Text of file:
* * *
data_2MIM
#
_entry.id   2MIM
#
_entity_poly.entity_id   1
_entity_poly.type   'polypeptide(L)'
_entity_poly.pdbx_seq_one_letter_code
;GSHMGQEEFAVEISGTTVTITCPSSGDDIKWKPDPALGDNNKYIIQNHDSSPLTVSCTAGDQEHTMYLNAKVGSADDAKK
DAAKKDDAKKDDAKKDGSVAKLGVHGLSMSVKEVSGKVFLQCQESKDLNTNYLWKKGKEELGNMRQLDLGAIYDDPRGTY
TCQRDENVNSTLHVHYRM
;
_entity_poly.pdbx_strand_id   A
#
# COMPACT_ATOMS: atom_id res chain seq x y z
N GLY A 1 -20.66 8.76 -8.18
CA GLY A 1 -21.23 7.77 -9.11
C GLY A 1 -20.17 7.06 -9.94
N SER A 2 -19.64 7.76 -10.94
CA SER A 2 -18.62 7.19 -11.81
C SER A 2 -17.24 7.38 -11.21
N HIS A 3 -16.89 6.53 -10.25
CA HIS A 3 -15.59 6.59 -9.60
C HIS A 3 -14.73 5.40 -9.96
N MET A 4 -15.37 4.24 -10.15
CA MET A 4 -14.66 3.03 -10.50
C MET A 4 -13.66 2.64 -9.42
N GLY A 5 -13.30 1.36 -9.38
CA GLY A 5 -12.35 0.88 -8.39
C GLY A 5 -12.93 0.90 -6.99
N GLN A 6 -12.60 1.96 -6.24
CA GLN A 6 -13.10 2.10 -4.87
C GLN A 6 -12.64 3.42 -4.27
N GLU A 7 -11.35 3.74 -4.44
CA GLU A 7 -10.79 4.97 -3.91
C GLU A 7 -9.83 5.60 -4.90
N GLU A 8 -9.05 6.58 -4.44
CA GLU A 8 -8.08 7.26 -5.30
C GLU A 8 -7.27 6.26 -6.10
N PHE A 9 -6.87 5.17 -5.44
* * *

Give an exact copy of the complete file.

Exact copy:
data_2MIM
#
_entry.id   2MIM
#
_entity_poly.entity_id   1
_entity_poly.type   'polypeptide(L)'
_entity_poly.pdbx_seq_one_letter_code
;GSHMGQEEFAVEISGTTVTITCPSSGDDIKWKPDPALGDNNKYIIQNHDSSPLTVSCTAGDQEHTMYLNAKVGSADDAKK
DAAKKDDAKKDDAKKDGSVAKLGVHGLSMSVKEVSGKVFLQCQESKDLNTNYLWKKGKEELGNMRQLDLGAIYDDPRGTY
TCQRDENVNSTLHVHYRM
;
_entity_poly.pdbx_strand_id   A
#
# COMPACT_ATOMS: atom_id res chain seq x y z
N GLY A 1 -20.66 8.76 -8.18
CA GLY A 1 -21.23 7.77 -9.11
C GLY A 1 -20.17 7.06 -9.94
N SER A 2 -19.64 7.76 -10.94
CA SER A 2 -18.62 7.19 -11.81
C SER A 2 -17.24 7.38 -11.21
N HIS A 3 -16.89 6.53 -10.25
CA HIS A 3 -15.59 6.59 -9.60
C HIS A 3 -14.73 5.40 -9.96
N MET A 4 -15.37 4.24 -10.15
CA MET A 4 -14.66 3.03 -10.50
C MET A 4 -13.66 2.64 -9.42
N GLY A 5 -13.30 1.36 -9.38
CA GLY A 5 -12.35 0.88 -8.39
C GLY A 5 -12.93 0.90 -6.99
N GLN A 6 -12.60 1.96 -6.24
CA GLN A 6 -13.10 2.10 -4.87
C GLN A 6 -12.64 3.42 -4.27
N GLU A 7 -11.35 3.74 -4.44
CA GLU A 7 -10.79 4.97 -3.91
C GLU A 7 -9.83 5.60 -4.90
N GLU A 8 -9.05 6.58 -4.44
CA GLU A 8 -8.08 7.26 -5.30
C GLU A 8 -7.27 6.26 -6.10
N PHE A 9 -6.87 5.17 -5.44